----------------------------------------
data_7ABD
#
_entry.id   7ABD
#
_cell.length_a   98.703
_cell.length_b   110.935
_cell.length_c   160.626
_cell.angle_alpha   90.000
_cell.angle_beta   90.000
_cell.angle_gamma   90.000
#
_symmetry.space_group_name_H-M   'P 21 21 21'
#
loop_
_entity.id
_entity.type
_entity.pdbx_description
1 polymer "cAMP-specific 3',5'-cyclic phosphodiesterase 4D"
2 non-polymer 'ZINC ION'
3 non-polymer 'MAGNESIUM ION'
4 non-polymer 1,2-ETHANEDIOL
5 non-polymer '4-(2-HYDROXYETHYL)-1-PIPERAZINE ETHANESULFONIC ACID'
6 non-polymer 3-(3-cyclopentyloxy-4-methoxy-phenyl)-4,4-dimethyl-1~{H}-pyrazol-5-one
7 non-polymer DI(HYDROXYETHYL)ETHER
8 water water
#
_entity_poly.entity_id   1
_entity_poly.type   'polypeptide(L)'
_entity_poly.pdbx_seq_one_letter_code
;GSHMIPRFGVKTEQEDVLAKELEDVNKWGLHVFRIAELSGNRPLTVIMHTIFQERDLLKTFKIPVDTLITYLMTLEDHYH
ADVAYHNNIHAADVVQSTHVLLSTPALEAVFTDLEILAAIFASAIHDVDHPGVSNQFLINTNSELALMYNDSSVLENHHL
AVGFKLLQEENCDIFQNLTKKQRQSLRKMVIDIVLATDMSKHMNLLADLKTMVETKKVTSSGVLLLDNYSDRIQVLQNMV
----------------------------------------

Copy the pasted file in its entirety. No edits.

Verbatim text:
data_7ABD
#
_entry.id   7ABD
#
_cell.length_a   98.703
_cell.length_b   110.935
_cell.length_c   160.626
_cell.angle_alpha   90.000
_cell.angle_beta   90.000
_cell.angle_gamma   90.000
#
_symmetry.space_group_name_H-M   'P 21 21 21'
#
loop_
_entity.id
_entity.type
_entity.pdbx_description
1 polymer "cAMP-specific 3',5'-cyclic phosphodiesterase 4D"
2 non-polymer 'ZINC ION'
3 non-polymer 'MAGNESIUM ION'
4 non-polymer 1,2-ETHANEDIOL
5 non-polymer '4-(2-HYDROXYETHYL)-1-PIPERAZINE ETHANESULFONIC ACID'
6 non-polymer 3-(3-cyclopentyloxy-4-methoxy-phenyl)-4,4-dimethyl-1~{H}-pyrazol-5-one
7 non-polymer DI(HYDROXYETHYL)ETHER
8 water water
#
_entity_poly.entity_id   1
_entity_poly.type   'polypeptide(L)'
_entity_poly.pdbx_seq_one_letter_code
;GSHMIPRFGVKTEQEDVLAKELEDVNKWGLHVFRIAELSGNRPLTVIMHTIFQERDLLKTFKIPVDTLITYLMTLEDHYH
ADVAYHNNIHAADVVQSTHVLLSTPALEAVFTDLEILAAIFASAIHDVDHPGVSNQFLINTNSELALMYNDSSVLENHHL
AVGFKLLQEENCDIFQNLTKKQRQSLRKMVIDIVLATDMSKHMNLLADLKTMVETKKVTSSGVLLLDNYSDRIQVLQNMV